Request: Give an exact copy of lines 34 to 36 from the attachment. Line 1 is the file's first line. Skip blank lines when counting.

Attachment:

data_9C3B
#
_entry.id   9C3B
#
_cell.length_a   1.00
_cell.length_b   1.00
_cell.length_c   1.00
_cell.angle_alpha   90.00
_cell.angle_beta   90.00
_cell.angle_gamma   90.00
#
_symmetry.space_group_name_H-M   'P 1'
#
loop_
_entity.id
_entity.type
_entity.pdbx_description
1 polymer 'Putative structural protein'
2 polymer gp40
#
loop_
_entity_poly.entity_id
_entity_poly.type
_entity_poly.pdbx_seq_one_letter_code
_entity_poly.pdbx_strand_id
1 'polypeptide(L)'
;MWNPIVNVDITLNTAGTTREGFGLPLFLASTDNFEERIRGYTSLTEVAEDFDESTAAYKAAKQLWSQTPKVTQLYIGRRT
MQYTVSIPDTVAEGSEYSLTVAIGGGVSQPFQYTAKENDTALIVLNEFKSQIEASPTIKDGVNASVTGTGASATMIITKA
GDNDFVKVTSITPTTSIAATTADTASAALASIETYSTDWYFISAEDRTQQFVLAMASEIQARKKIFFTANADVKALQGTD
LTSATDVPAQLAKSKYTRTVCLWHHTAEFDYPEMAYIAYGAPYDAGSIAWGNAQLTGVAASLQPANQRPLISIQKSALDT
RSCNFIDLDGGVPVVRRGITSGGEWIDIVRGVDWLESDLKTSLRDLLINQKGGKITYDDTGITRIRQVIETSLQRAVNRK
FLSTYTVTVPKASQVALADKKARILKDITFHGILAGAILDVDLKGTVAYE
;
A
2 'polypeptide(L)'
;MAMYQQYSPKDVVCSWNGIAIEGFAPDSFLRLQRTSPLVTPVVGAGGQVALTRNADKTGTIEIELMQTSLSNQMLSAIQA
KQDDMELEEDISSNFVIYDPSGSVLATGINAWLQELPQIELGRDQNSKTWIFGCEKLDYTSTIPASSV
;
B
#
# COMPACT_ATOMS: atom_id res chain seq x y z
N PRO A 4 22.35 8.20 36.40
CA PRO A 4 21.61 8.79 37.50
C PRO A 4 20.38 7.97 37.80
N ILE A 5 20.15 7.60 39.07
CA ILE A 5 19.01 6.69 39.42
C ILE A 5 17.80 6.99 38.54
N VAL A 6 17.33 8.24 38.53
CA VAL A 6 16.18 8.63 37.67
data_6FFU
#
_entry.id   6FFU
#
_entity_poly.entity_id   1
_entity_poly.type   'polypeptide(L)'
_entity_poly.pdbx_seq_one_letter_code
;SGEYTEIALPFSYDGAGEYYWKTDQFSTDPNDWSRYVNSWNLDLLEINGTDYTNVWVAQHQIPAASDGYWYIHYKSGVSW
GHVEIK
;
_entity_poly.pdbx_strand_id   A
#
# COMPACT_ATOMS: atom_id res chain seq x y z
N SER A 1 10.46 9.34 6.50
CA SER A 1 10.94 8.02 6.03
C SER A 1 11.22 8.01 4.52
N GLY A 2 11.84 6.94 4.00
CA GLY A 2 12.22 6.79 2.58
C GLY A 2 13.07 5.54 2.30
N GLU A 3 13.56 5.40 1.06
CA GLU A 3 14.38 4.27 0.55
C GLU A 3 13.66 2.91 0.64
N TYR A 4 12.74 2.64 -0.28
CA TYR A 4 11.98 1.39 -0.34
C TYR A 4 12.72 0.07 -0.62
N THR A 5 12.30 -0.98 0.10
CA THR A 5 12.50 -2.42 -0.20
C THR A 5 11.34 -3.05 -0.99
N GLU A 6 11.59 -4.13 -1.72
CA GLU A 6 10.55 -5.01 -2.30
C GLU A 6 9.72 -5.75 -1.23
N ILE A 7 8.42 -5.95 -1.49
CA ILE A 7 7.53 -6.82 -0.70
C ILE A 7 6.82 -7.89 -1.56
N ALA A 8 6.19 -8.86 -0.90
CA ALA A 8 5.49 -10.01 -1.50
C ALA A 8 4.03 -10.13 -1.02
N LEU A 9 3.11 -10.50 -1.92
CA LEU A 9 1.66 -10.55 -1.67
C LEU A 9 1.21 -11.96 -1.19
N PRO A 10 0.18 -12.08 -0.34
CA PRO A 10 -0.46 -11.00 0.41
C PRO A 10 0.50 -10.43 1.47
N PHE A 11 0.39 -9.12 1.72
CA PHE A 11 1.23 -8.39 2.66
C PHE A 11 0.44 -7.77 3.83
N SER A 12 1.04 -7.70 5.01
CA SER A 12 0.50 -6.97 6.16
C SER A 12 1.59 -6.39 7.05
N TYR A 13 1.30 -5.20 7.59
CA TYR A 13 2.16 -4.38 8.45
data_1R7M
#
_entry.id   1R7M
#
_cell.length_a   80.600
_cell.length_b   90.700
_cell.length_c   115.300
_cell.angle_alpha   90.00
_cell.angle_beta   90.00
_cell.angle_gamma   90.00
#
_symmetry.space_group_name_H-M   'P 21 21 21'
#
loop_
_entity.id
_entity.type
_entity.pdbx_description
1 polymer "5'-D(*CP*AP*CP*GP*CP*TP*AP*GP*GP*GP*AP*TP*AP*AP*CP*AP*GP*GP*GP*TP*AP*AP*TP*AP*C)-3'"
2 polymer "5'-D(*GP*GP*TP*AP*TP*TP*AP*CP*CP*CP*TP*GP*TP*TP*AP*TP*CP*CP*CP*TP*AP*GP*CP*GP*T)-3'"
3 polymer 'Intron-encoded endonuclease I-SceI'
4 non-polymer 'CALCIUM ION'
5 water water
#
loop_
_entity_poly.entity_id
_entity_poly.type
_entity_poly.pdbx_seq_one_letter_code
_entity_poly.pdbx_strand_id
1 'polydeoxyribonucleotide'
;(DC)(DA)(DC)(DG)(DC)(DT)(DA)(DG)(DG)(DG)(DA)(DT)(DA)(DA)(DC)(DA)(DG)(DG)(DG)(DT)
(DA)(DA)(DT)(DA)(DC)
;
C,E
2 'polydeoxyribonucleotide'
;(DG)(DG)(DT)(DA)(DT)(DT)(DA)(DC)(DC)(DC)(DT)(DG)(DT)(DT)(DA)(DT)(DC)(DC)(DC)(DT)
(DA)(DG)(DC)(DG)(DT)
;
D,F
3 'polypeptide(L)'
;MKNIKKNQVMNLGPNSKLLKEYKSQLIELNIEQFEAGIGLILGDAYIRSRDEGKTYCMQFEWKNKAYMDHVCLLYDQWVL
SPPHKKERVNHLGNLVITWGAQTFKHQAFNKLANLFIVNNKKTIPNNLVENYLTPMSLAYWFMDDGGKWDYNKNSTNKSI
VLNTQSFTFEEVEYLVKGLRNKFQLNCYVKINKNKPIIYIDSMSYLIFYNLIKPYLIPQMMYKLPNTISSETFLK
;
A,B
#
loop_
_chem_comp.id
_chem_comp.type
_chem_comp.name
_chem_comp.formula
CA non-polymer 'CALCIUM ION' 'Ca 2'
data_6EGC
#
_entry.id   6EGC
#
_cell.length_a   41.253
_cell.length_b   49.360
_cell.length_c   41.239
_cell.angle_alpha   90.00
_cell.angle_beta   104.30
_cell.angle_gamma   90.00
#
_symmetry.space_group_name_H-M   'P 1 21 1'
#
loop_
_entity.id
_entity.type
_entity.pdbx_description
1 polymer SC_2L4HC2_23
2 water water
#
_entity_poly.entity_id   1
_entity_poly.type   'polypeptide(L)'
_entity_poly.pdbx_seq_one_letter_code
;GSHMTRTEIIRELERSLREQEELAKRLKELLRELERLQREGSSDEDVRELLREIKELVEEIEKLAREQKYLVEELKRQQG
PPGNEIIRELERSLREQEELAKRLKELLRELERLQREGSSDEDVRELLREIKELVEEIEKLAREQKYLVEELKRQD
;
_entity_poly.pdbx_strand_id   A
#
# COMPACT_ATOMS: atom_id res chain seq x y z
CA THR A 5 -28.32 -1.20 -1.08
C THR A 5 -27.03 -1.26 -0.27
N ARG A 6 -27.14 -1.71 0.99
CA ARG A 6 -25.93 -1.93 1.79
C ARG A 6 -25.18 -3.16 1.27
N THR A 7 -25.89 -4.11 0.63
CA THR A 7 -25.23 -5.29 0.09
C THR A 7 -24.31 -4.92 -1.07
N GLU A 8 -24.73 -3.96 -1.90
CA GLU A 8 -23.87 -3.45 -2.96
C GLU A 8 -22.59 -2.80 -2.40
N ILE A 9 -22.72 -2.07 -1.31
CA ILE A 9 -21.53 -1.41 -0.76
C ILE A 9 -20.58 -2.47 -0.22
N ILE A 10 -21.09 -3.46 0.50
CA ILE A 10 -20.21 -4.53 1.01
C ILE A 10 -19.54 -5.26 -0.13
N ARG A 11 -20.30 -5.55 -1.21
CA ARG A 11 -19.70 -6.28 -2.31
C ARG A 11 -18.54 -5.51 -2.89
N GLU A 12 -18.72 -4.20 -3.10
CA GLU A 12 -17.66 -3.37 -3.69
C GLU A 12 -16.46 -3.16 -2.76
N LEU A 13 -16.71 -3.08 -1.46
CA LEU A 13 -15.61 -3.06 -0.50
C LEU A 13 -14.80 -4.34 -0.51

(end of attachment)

A
2 'polypeptide(L)'
;MAMYQQYSPKDVVCSWNGIAIEGFAPDSFLRLQRTSPLVTPVVGAGGQVALTRNADKTGTIEIELMQTSLSNQMLSAIQA